Tolle Lege

Merrimack celebrated the creative spirit and scholarly research of its faculty and staff, honoring all their published works from the previous academic year during the 12th annual Tolle Lege at the Writers House Feb 3.

“I think there are really interesting people here writing really interesting things,” said Provost and Senior Vice President of Academic Affairs Carol Glod.

This year’s tolle lege honored the written accomplishments of about 55 faculty and staff.

McQuade Library added 84 new pieces from 55 authors during the 2013-14 academic year. Since its inception the Tolle Lege Collection has nearly 800 items, said Library Director Kathryn Geoffrion-Scannell.

“We have a wonderful group of speakers, representing a cross-section of the diverse research interests across campus,” Geoffrion-Scannell said.

Tolle Lege is Latin for the command “take up and read” that St. Augustine heard from a mysterious voice during his conversion to Christianity, which he took to mean read the first passage he came across in the Bible.

Featured speakers for tolle lege included assistant professor Taesoo Ahn, sports management; dean Dan Butin, education; assistant professor Laura Hall-Seelig, mathematics; associate professor Christina Hardway, psychology; professor and Director  of the Jewish-Christian-Muslim Relations Center Joseph Kelley; and Vice President of Planning Inst. Research & Assessment Russell Mayer.

Mayer wrote Taking Action on Internet Gambling: Federal Policymaking 1995-2011 published by Lexington Books.

Mayer talked about the importance of the written works to Merrimack. Research informs teaching but teachers also use what they learn from their students to direct their research, Mayer said. He encouraged readers to read the forwards of books to learn what inspired the authors.

Butin’s work “From MOOCs to Dragons” appeared in Inside Higher Ed focusing on the foundations of education.

He’s been obsessed with the idea of massive open on-line courses the last couple of years, Butin said. With the Internet, 150,000 people can take a course at once.

“I’ve been fascinated what that means for us as faculty, what it means for institutions of higher learning,” Butin said. “The question is, what do we as faculty do next.”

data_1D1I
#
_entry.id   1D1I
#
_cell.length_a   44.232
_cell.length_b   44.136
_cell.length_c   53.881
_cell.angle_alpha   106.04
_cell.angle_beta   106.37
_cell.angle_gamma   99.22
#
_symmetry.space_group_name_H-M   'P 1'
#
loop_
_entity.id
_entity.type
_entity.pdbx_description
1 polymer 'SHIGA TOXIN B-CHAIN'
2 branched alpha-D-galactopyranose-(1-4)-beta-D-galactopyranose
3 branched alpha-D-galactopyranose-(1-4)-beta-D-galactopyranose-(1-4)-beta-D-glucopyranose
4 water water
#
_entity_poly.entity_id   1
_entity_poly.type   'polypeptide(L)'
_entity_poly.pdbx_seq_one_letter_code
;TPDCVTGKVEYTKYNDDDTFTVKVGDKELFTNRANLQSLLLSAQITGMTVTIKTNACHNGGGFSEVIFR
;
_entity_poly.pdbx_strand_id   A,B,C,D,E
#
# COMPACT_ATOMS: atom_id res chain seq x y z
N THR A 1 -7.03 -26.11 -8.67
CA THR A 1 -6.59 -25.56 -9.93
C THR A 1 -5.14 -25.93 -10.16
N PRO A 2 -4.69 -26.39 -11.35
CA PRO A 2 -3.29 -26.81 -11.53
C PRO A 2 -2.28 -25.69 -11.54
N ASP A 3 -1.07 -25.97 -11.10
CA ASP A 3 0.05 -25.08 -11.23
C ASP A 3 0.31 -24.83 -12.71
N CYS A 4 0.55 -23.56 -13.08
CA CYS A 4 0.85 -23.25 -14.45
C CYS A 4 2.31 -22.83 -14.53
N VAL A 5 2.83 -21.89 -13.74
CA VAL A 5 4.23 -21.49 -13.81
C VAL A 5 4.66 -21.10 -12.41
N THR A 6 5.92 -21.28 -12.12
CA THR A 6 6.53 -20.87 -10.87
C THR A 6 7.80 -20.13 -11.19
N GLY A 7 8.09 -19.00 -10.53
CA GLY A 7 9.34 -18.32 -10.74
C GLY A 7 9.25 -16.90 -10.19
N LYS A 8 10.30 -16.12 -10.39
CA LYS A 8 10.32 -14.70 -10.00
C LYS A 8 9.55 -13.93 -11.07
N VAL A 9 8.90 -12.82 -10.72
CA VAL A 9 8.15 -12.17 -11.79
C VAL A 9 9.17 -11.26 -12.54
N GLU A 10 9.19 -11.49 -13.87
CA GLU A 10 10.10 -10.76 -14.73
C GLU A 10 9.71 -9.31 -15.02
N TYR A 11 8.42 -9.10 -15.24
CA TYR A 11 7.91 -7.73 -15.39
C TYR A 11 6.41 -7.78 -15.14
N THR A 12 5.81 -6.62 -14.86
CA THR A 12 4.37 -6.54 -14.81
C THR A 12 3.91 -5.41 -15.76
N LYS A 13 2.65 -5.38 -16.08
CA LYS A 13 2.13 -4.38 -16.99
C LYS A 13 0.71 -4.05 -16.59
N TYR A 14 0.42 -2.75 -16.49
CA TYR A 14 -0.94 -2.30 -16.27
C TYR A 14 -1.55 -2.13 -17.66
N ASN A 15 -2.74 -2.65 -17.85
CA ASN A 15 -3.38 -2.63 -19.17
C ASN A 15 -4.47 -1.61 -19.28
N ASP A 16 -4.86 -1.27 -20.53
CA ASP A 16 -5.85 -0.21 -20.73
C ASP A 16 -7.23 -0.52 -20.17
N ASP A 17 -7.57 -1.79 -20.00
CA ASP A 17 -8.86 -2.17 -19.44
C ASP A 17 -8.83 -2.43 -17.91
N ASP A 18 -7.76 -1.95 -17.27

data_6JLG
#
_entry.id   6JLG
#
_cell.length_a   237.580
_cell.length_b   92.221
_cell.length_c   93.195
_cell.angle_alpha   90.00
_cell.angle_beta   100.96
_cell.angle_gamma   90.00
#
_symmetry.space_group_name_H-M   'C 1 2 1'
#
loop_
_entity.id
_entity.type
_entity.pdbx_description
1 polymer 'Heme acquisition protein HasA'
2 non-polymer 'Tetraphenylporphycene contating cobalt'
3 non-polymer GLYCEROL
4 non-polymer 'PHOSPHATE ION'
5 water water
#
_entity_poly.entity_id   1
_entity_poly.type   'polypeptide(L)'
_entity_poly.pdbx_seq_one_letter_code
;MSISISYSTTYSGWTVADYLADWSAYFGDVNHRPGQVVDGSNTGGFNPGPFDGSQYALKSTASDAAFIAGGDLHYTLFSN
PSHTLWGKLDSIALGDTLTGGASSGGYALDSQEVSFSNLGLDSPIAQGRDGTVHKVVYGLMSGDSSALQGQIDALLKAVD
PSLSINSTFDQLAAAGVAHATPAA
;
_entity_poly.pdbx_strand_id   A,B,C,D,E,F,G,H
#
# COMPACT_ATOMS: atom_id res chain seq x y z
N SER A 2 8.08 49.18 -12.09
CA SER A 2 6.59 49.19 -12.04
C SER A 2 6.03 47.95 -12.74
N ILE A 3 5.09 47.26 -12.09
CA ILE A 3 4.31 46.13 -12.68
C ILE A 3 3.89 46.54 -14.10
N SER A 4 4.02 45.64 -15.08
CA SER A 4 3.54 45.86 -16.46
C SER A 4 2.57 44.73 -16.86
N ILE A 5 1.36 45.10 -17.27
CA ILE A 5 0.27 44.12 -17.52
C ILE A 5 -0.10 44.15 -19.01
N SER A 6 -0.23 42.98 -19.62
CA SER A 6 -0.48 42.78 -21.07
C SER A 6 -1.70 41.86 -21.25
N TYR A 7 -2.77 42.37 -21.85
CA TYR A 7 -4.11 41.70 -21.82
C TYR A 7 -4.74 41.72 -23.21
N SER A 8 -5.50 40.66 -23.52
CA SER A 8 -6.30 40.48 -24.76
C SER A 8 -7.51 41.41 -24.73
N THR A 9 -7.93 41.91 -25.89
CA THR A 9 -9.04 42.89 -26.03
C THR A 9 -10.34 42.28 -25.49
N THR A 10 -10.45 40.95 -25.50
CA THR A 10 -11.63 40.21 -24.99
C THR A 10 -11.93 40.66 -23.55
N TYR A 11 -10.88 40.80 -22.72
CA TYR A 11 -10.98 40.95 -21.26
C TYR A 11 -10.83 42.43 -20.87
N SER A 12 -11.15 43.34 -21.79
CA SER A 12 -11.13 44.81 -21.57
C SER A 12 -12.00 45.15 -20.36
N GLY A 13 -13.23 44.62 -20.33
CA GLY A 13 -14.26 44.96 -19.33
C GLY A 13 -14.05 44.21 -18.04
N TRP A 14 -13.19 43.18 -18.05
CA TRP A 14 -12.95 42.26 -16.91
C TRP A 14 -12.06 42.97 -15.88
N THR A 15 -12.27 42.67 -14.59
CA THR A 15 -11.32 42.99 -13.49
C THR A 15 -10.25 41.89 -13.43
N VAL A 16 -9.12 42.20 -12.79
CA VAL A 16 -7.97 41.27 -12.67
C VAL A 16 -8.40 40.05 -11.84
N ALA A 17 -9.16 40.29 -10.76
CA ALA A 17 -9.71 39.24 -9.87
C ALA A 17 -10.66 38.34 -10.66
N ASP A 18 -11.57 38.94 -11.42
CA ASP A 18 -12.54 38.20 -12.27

The alternative to the lecture model of education and a resident school is a scary thought to professors so schools need to focus on making students smarter rather than dumping information in them, Butin said.

Some of the works were more entertainment-oriented.

Merrimack Police dispatcher Jay Leccese teamed with former Merrimack Police chief and current adjunct professor Ron Guilmette to write the pictorial book, “The Islands of Winnipesaukee,” published by Acclaim Press June 15, 2014.

It started as a personal goal between the nephew and uncle to chronicle their visits to the islands. Bizer Corp. produces boating charts and had 253 islands recorded but legend has it there are 365 islands, one for each day of the year.

Leccese and Guilmette spent two summers kayaking Lake Winnipesaukee without planning anything greater than a personal memoir but kept a log of the islands they visited to match the photos.

“When we started thinking in terms of putting it a book we had to reconsider a lot of things,” Leccese said.

They had to revisit some of the islands to get better pictures and then had to arrange the photos in chapters and write narratives.

“So over the course of the two years we took to produce the book we came to the conclusion ourselves there are actually 260 islands, according to the standard definition,” Leccese said.

Bizer eventually agreed and modified its records.

The Writers House co-sponsored the event.


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